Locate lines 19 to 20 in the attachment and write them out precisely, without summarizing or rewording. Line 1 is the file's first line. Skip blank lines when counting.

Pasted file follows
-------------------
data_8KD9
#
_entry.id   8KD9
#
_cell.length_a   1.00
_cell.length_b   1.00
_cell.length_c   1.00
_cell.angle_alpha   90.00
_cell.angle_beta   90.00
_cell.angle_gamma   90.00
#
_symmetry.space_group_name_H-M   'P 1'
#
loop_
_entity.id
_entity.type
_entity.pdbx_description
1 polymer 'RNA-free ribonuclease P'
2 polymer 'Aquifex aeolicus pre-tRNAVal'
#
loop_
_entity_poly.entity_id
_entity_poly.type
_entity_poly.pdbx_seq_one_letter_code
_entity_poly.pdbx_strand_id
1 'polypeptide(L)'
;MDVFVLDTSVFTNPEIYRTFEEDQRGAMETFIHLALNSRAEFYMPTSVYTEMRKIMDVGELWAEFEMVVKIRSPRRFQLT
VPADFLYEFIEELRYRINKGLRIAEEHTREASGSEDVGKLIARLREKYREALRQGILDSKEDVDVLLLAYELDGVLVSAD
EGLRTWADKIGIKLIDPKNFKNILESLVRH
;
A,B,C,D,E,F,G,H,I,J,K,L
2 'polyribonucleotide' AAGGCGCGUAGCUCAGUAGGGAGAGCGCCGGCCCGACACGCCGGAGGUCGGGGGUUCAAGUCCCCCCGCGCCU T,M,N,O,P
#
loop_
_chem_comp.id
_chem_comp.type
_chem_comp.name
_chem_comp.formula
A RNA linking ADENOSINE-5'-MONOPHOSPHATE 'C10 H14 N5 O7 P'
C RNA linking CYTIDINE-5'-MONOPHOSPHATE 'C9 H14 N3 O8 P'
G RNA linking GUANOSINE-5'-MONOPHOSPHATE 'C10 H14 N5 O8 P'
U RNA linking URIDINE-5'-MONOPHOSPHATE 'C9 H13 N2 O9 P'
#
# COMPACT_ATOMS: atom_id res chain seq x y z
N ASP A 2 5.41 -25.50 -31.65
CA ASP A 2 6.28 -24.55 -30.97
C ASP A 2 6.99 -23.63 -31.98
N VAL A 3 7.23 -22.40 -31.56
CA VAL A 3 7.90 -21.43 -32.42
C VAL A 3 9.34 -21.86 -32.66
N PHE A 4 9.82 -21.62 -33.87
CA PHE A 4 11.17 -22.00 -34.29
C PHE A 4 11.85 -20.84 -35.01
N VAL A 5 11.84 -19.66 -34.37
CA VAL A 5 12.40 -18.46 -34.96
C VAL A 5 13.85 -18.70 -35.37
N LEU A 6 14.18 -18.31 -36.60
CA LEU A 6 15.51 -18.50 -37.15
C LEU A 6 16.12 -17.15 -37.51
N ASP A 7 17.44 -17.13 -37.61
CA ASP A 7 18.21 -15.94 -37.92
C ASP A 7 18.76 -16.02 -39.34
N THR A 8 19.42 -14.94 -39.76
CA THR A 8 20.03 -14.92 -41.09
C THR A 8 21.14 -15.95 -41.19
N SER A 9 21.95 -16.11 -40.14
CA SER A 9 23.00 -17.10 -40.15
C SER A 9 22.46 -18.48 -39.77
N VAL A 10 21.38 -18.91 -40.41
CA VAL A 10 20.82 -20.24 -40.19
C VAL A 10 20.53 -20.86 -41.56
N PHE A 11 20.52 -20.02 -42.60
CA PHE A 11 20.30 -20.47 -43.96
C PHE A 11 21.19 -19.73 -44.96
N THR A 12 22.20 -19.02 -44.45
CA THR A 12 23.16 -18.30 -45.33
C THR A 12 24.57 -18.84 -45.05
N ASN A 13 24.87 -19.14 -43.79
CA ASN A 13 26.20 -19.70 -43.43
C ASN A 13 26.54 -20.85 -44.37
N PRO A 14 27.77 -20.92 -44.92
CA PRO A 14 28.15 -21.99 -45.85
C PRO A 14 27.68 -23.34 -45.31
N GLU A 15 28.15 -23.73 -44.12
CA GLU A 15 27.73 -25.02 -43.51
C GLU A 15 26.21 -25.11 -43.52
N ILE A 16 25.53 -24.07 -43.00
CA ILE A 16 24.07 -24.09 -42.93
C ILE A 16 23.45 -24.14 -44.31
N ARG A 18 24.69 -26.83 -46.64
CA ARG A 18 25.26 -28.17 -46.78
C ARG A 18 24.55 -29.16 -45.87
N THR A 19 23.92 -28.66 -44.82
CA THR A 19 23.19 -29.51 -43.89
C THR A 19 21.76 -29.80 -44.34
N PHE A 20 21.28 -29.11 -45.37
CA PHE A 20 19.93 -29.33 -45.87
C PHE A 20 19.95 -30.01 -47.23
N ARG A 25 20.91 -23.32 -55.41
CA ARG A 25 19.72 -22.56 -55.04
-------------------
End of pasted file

2 polymer 'Aquifex aeolicus pre-tRNAVal'
#